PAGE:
Ultimate Baltimore 2011: Best of the Food results

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Housed in the Eutaw Savings Bank Building, Alewife doesn't mess around when it comes to burgers.

They only serve one -- and that's plenty.

The "smoke burger" is the creation of chef Chad Wells. Like any successful artist, he wanted to take what inspired him and outdo it. The smoke house does nothing conventional. It is a burger with an IQ, as complex as it is delicious. Eleven ounces of seamlessly combined strips of meat including: brisket, skirt and fillet beef.
The name is in tribute to the elements throughout the burger: Smoked Gouda, smoked chipotle mixed within aioli mayonnaise and the slabs of applewood bacon, twice smoked. It's a process to prepare. But it's worth it.

The burger is textural, with great flavor. Ketchup is not needed. The duck fries that accompany it are as rich as the burger. Hand cut and fried in duck fat, they are also tossed with garlic, marjoram, rosemary and salt.

Of the forty-some odd brews that rotate daily, the staff recommends something light to join the meal, nothing heavy, as the smoke burger will fill you up plenty.

Some 180 smoke burgers go out of the kitchen daily. In three weeks they expect to sell their 10,000th. And coming soon, Alewife plans to add "the evil twin," the smoke burger's doppelganger with crab meat. 21 N. Eutaw St., Downtown

BEST WINGS: Kislings
With plenty of TVs tuned to the O's, neighborhood softball trophies on mantles and great wings, Kislings knows how to make you feel right at home. For nearly two decades they've been the go-to for wings. The bar food favorite began with ten cent wings on Sunday night. Unfortunately, the dime-a-wing days are gone, but little else has changed. They don't skimp on the sauce. Each wing is coated, so get the hand-wipe packets stacked up. The buffalo barbecue is a zangy blend of sweet and spicy. For around $1 per wing, you can't beat the price. 2100 Fleet St., Canton

BEST NACHOS: Nacho Mama's
Eight dollars for a helping of "Nacho's Macho Nachos" easily satisfies the munchies of any group stumbling straight off Canton Square. The topping selection is varied and generous. You have your choice of bean, chicken, beef, blackened chicken, crab meat or pulled pork. The secret lies in the cheese. There's a lot of it. It's cooked to a golden bubbly layer that covers the plate from end to end. It's rationed just right with the toppings so you won’t have to get sentimental over that last strip of chicken or jalapeño. Share a plate with a friend and swill it down with a gewd ole' Natty Boh's. 2907 O’Donnell St.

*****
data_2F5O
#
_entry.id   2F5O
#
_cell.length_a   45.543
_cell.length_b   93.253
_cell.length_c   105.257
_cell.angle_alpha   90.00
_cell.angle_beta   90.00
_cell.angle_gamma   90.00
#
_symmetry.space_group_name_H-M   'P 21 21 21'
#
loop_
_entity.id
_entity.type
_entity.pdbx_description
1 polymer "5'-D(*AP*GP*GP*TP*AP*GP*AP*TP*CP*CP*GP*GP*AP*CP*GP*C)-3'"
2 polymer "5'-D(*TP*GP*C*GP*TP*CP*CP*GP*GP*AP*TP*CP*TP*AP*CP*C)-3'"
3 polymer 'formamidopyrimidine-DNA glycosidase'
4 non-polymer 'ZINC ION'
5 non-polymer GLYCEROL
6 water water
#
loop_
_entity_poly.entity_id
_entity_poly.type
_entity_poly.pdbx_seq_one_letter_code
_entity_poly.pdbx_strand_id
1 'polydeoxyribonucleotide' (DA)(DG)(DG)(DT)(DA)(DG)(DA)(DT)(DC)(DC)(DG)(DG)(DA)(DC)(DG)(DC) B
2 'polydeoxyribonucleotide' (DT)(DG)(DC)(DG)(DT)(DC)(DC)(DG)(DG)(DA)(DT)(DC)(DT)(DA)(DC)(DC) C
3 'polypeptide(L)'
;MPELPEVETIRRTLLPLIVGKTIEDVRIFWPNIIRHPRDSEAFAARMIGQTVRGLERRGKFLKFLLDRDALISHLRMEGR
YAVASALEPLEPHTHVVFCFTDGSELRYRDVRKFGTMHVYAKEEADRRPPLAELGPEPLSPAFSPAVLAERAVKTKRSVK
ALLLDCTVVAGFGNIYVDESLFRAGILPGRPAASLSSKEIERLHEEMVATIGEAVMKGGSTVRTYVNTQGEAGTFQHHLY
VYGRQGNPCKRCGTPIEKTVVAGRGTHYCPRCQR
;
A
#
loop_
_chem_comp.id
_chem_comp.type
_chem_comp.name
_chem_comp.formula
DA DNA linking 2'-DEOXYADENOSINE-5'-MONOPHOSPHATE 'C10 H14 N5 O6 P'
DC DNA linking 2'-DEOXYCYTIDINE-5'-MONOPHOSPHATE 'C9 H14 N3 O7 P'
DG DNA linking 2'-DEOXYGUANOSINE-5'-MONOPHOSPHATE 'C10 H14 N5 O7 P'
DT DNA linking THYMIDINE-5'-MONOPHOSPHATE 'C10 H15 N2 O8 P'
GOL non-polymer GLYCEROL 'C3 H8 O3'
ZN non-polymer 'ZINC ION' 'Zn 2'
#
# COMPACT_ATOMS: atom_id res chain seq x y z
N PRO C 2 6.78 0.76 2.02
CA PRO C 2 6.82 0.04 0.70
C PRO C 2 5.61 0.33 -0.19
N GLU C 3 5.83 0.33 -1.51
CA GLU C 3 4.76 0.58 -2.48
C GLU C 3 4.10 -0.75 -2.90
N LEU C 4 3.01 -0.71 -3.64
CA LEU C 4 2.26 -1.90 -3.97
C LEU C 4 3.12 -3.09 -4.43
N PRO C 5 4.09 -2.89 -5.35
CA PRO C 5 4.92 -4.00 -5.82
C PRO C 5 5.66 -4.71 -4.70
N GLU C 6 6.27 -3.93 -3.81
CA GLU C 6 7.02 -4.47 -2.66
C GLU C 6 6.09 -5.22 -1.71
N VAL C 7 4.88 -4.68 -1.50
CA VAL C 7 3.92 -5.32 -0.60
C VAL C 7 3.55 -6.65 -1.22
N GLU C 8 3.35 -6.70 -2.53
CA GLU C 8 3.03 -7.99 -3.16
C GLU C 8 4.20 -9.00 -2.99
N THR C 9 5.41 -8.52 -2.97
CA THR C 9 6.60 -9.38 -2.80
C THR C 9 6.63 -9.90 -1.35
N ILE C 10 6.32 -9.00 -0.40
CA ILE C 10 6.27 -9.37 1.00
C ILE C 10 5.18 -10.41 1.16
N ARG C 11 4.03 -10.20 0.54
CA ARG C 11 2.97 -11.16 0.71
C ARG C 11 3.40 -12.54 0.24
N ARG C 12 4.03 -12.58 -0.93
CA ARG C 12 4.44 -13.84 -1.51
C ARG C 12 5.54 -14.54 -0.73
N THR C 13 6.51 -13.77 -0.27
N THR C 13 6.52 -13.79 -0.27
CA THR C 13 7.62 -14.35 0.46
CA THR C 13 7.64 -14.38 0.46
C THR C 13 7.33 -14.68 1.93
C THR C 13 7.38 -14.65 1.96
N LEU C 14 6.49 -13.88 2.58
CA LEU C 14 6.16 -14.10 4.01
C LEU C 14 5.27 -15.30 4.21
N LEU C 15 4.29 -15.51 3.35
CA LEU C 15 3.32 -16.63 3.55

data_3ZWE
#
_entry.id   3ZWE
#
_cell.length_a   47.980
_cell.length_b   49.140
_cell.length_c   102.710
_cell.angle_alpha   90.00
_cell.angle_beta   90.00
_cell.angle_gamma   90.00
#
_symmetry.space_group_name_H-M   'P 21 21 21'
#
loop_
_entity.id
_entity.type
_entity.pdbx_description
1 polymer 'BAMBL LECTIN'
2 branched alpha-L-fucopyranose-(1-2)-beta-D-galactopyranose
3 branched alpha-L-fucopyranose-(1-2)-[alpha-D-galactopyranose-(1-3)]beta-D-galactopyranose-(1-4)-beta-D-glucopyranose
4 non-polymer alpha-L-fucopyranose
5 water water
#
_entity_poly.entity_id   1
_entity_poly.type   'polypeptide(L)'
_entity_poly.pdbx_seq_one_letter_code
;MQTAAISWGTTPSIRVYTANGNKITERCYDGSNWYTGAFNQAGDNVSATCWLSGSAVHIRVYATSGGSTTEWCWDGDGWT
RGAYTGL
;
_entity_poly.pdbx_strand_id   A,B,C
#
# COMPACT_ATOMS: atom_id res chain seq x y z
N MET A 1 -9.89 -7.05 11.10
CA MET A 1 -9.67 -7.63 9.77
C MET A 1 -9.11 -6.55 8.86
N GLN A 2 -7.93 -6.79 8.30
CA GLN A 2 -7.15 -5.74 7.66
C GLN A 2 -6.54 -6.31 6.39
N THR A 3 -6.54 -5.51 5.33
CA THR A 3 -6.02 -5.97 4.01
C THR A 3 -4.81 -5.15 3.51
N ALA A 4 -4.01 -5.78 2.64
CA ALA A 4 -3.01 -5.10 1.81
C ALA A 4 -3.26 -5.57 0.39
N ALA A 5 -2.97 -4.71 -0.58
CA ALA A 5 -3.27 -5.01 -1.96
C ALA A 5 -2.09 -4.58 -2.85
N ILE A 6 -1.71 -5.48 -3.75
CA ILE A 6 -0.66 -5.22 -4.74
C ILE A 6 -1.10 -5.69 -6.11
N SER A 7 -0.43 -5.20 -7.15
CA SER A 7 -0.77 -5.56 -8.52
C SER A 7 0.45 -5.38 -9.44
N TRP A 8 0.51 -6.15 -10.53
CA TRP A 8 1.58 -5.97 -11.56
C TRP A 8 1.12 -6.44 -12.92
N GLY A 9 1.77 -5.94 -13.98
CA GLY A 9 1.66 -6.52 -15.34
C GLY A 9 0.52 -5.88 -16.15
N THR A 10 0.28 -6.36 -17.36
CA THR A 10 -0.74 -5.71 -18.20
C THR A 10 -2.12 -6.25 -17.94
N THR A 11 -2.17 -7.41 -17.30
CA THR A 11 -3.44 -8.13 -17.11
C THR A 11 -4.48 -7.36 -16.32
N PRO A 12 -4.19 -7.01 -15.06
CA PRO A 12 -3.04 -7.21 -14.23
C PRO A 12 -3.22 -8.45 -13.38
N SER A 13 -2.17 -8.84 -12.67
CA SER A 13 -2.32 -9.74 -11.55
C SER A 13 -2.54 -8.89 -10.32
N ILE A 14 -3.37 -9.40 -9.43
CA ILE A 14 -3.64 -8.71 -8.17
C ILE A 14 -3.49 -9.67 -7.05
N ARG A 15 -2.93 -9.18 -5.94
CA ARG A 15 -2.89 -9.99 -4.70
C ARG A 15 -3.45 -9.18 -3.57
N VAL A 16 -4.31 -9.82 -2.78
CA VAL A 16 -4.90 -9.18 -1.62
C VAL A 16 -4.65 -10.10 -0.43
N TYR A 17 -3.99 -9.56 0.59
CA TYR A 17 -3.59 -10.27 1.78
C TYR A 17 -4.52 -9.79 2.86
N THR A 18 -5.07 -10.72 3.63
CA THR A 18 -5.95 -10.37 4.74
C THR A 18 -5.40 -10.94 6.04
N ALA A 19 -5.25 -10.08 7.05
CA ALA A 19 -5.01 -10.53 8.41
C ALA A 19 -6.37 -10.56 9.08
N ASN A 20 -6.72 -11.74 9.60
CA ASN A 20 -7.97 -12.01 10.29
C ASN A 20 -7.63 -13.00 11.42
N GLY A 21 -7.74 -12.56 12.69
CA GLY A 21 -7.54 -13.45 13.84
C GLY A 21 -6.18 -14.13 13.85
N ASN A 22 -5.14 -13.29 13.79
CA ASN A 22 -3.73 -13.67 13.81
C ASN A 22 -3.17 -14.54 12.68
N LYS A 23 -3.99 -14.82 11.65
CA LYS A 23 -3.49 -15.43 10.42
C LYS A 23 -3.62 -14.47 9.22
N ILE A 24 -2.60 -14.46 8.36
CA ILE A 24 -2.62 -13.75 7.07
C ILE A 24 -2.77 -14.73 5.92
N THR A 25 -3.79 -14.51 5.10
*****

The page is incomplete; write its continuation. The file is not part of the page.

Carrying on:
Mother and daughter, Marcella and Joanna, prepare every crab cake with the Kocovinos' family recipe on a daily, sometimes hourly, basis. Love is in the details. A busy day might see as many as 200 crab cakes go out. According to Marcella, making them in batches ensures quantity and proper mixture. Nearly three decades of success hasn't changed Koco's. Crab cakes are still served on paper plates. People come from all over to try out Koco's -- from the mayor of Philadelphia and his city council to pro skater and native Marylander Bucky Lasek and his out of town skater bros. 4301 Harford Road, Arcadia

BEST PIZZA: Joe Squared
Their method for gourmet pizza seems simple enough: thin crust, sourdough, coal-fire, squared pizza. But simple often equals success. All of the sauces are made from scratch. Many herbs, such as basil, rosemary, oregano, and marjoram are grown on the rooftop. They keep a natural starter of sourdough alive for nearly 80 percent of their dough, in a method that dates back some 200 years.

Barbecue chicken pizza, mushroom lovers and the flag pizza are hot sellers. Owner Joe Edwardsen is currently digging the bacon and clam pizza. 133 W. North Ave., Charles North

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